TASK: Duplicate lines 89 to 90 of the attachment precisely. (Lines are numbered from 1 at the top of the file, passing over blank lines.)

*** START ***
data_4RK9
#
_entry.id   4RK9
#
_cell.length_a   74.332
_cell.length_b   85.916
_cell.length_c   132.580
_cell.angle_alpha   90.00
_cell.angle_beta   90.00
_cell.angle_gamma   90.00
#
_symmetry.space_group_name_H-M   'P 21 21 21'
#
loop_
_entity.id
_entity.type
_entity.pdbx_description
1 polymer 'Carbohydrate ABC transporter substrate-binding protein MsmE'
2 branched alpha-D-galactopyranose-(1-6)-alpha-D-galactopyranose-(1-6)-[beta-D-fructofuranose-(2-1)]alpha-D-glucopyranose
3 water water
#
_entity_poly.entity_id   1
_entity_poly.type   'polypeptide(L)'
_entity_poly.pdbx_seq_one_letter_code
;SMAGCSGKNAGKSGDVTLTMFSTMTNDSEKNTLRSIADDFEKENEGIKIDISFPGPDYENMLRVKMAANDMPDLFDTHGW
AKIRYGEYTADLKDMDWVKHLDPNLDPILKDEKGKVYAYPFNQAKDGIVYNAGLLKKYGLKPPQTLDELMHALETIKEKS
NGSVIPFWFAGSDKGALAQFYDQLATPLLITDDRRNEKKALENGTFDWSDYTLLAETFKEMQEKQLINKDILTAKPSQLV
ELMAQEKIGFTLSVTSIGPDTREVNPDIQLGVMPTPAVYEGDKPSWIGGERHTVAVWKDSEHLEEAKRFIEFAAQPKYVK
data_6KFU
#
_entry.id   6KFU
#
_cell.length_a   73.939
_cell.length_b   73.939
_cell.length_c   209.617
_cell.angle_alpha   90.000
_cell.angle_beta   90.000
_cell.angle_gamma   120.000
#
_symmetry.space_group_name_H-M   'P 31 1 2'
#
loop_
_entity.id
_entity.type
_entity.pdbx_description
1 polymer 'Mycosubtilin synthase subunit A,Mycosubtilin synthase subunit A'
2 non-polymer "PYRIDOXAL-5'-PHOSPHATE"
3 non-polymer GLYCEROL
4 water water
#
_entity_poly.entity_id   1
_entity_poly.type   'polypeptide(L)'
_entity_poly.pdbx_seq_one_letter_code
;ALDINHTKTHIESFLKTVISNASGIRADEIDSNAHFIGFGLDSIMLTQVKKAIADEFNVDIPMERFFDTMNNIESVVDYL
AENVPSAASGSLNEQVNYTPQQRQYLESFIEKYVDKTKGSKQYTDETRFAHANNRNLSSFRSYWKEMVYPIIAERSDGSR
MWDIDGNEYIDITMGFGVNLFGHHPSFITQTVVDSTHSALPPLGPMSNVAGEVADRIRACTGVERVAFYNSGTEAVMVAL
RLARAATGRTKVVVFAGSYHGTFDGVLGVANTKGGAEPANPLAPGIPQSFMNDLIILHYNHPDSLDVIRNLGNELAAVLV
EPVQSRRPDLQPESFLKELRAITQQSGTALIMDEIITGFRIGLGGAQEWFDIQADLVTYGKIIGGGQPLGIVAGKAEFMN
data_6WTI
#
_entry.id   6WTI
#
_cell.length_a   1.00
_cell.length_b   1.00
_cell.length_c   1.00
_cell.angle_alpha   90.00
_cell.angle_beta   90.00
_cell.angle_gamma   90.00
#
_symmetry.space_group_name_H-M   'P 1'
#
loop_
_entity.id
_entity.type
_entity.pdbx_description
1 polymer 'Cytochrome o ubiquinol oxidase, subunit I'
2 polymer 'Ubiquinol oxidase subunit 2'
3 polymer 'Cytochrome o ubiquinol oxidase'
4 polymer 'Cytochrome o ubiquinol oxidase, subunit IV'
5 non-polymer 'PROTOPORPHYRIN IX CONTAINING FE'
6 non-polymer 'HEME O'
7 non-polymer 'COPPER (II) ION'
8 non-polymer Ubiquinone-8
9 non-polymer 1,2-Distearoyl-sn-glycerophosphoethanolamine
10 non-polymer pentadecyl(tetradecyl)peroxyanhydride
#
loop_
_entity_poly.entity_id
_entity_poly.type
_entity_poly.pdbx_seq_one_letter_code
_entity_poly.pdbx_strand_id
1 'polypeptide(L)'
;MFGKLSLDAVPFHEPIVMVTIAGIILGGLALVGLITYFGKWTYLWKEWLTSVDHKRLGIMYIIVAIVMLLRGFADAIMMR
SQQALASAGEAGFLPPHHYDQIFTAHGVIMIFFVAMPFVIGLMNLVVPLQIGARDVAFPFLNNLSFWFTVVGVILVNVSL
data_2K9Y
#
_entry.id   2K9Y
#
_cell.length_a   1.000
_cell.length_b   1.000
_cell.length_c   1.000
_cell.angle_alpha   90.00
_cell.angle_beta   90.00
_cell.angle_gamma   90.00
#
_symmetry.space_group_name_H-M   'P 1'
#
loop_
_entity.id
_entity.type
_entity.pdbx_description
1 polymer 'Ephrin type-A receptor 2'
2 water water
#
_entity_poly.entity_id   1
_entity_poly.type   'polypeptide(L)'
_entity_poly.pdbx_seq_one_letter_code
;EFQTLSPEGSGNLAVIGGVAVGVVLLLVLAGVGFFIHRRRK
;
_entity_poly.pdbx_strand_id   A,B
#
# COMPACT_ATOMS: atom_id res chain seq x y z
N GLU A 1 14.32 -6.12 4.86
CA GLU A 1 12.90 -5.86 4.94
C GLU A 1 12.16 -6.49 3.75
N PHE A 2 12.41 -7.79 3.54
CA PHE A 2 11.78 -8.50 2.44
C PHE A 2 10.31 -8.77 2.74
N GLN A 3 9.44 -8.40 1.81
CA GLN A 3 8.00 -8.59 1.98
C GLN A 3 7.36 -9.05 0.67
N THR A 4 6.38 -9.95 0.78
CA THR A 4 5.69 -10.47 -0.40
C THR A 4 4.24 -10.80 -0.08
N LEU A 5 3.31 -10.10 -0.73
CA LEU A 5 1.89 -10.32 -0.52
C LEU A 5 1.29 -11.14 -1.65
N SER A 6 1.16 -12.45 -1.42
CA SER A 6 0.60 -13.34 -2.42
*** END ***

_entity_poly.type
_entity_poly.pdbx_seq_one_letter_code